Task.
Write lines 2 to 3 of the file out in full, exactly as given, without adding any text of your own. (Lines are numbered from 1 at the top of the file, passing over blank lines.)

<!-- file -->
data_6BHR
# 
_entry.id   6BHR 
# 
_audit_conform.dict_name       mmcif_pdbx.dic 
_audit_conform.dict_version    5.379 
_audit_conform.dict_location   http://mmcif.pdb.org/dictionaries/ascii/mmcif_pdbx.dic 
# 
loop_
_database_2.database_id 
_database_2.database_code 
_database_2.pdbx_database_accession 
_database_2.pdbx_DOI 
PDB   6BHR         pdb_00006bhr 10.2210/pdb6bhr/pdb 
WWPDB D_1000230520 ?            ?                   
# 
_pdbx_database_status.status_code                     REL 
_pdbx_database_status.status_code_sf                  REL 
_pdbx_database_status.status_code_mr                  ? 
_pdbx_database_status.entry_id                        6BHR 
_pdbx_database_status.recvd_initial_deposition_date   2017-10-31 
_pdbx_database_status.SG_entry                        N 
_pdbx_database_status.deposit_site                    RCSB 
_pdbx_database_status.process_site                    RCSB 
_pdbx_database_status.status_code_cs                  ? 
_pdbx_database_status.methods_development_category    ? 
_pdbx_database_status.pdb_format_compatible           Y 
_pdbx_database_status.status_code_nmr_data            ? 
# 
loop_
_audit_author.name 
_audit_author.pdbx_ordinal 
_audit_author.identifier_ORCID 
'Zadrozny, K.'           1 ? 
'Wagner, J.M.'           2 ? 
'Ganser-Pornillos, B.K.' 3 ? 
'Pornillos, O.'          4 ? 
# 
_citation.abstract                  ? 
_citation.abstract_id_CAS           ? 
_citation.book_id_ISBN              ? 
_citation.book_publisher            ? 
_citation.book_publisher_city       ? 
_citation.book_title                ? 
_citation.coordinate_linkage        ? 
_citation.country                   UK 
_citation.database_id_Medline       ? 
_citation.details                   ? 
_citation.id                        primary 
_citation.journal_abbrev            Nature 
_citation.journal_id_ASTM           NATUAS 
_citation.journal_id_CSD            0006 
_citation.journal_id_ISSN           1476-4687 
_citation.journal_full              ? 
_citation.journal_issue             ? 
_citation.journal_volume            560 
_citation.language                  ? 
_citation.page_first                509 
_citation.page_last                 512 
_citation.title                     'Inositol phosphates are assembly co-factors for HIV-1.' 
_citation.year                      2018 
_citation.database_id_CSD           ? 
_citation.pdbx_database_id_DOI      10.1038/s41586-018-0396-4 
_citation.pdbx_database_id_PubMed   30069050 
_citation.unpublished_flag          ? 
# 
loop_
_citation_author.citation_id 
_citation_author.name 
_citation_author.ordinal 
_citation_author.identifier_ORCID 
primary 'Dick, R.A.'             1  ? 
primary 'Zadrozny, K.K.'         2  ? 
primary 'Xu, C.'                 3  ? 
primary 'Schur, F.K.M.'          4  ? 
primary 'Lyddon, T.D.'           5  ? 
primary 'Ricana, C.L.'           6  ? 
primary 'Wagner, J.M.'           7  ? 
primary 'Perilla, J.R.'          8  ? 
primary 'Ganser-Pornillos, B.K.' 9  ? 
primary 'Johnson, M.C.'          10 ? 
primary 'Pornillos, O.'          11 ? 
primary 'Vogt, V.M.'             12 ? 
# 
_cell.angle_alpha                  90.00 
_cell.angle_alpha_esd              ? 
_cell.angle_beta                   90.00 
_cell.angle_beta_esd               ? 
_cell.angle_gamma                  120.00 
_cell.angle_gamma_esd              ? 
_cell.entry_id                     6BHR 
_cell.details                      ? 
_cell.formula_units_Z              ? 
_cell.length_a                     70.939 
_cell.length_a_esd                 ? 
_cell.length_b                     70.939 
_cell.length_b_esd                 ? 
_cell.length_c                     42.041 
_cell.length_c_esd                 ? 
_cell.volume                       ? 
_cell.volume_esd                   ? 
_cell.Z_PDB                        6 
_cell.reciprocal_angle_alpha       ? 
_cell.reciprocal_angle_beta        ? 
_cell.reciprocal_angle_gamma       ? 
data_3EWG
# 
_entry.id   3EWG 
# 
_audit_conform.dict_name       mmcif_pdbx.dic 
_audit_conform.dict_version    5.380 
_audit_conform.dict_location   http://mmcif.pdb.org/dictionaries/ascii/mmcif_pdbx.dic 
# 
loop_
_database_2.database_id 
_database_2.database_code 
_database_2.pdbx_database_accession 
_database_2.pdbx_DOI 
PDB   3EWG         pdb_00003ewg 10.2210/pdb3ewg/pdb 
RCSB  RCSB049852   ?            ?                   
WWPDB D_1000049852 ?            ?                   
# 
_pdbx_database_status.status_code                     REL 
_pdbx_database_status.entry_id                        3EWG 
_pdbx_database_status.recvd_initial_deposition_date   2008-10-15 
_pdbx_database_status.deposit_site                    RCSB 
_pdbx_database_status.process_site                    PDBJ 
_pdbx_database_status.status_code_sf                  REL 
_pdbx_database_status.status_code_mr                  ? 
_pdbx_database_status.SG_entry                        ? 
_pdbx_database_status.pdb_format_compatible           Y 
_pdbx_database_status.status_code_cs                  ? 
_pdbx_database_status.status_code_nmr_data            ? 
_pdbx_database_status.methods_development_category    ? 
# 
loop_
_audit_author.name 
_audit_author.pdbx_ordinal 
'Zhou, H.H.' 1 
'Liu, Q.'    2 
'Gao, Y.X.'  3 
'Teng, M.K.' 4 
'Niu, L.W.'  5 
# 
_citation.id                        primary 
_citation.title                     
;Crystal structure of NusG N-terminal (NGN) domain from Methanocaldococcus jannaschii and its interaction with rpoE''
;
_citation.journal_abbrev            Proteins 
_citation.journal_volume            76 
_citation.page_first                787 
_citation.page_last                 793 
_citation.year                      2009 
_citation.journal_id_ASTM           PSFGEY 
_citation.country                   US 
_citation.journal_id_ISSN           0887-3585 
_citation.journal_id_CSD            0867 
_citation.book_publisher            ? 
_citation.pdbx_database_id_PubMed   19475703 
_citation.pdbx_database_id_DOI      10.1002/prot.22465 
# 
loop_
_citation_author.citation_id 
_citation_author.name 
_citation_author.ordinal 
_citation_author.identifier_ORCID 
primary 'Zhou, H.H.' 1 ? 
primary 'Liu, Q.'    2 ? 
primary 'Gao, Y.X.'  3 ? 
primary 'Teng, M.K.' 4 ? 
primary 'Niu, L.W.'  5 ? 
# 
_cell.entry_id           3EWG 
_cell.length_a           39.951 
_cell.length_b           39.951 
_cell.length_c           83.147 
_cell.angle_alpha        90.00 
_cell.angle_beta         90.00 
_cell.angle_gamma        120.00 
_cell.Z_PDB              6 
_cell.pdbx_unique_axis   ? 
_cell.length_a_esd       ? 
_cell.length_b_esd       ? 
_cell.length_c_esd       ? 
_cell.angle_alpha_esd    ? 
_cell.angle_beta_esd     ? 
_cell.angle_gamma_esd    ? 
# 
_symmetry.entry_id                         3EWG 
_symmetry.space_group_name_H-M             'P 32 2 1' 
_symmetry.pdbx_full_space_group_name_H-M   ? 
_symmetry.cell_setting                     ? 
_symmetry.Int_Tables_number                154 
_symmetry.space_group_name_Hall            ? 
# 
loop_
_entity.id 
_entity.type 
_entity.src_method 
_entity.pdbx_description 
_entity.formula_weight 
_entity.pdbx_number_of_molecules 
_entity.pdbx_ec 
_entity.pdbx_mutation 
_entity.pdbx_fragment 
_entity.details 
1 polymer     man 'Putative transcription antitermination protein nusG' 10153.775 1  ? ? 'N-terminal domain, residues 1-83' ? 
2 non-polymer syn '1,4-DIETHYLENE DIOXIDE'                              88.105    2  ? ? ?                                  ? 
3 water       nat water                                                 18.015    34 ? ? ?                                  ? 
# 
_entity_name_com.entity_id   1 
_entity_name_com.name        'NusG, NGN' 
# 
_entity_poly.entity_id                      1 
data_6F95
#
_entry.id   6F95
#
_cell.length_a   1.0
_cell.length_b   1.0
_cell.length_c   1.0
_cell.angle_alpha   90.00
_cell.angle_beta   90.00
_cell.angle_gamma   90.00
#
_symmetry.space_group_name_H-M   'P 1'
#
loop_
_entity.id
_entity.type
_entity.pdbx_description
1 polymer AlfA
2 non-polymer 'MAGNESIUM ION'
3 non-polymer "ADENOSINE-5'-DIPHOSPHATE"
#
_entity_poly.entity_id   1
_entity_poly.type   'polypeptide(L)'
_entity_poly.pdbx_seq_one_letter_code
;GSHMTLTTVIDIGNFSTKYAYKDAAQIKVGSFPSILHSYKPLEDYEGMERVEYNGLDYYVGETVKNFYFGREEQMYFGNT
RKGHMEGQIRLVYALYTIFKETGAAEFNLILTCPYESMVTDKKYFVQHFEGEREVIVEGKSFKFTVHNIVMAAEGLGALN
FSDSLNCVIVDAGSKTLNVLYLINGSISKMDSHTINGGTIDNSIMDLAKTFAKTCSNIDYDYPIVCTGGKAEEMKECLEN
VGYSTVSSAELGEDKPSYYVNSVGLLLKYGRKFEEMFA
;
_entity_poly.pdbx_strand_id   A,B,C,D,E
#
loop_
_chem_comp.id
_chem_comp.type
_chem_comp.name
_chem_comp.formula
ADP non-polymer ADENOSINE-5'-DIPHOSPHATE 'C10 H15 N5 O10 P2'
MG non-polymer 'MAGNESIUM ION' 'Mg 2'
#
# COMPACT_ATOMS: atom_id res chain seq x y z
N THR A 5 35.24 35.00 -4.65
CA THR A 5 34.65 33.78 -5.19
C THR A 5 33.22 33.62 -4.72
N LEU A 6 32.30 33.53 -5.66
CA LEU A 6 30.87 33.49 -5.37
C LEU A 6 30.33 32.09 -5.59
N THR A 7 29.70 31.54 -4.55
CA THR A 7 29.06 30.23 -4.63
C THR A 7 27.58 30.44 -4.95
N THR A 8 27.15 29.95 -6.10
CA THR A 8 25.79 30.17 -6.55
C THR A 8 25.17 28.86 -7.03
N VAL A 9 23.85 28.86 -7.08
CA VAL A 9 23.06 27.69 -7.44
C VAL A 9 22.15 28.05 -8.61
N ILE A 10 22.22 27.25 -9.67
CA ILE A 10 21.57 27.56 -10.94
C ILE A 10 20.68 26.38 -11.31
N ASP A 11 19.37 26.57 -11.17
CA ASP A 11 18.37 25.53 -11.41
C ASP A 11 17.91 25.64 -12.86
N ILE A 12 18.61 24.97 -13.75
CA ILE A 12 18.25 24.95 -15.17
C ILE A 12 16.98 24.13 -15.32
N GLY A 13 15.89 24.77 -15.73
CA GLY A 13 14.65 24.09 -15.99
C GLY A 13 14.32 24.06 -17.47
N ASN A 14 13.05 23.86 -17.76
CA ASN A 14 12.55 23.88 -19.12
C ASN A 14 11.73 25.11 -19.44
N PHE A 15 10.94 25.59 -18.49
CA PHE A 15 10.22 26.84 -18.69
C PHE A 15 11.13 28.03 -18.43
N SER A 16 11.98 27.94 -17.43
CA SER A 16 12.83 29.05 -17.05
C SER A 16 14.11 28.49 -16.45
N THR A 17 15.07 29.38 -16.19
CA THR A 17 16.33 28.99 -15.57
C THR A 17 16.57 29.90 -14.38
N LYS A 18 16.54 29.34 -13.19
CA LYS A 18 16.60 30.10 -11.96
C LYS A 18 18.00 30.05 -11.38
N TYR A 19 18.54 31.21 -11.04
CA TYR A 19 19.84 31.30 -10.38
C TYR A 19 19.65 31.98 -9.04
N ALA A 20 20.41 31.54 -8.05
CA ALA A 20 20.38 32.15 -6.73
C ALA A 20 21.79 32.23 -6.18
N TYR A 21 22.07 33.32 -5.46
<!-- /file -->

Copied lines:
# 
_entry.id   6BHR 